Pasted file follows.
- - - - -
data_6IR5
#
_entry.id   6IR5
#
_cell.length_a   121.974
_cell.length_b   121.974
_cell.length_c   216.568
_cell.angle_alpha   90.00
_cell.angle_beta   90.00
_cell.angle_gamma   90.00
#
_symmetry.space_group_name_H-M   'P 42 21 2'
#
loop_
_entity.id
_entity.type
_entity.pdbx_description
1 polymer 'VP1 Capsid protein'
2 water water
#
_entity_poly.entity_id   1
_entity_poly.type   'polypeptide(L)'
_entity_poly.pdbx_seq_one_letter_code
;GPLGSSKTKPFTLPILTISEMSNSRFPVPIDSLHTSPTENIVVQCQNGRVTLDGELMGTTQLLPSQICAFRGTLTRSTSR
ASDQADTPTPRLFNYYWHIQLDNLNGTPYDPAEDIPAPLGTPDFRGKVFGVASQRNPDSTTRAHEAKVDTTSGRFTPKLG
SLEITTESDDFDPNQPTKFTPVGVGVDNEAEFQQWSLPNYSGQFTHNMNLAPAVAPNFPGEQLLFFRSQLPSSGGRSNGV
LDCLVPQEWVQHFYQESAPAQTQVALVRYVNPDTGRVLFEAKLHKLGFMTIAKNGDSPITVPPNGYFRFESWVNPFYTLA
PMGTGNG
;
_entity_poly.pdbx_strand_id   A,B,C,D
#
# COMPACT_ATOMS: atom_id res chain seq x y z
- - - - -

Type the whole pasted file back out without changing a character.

data_6IR5
#
_entry.id   6IR5
#
_cell.length_a   121.974
_cell.length_b   121.974
_cell.length_c   216.568
_cell.angle_alpha   90.00
_cell.angle_beta   90.00
_cell.angle_gamma   90.00
#
_symmetry.space_group_name_H-M   'P 42 21 2'
#
loop_
_entity.id
_entity.type
_entity.pdbx_description
1 polymer 'VP1 Capsid protein'
2 water water
#
_entity_poly.entity_id   1
_entity_poly.type   'polypeptide(L)'
_entity_poly.pdbx_seq_one_letter_code
;GPLGSSKTKPFTLPILTISEMSNSRFPVPIDSLHTSPTENIVVQCQNGRVTLDGELMGTTQLLPSQICAFRGTLTRSTSR
ASDQADTPTPRLFNYYWHIQLDNLNGTPYDPAEDIPAPLGTPDFRGKVFGVASQRNPDSTTRAHEAKVDTTSGRFTPKLG
SLEITTESDDFDPNQPTKFTPVGVGVDNEAEFQQWSLPNYSGQFTHNMNLAPAVAPNFPGEQLLFFRSQLPSSGGRSNGV
LDCLVPQEWVQHFYQESAPAQTQVALVRYVNPDTGRVLFEAKLHKLGFMTIAKNGDSPITVPPNGYFRFESWVNPFYTLA
PMGTGNG
;
_entity_poly.pdbx_strand_id   A,B,C,D
#
# COMPACT_ATOMS: atom_id res chain seq x y z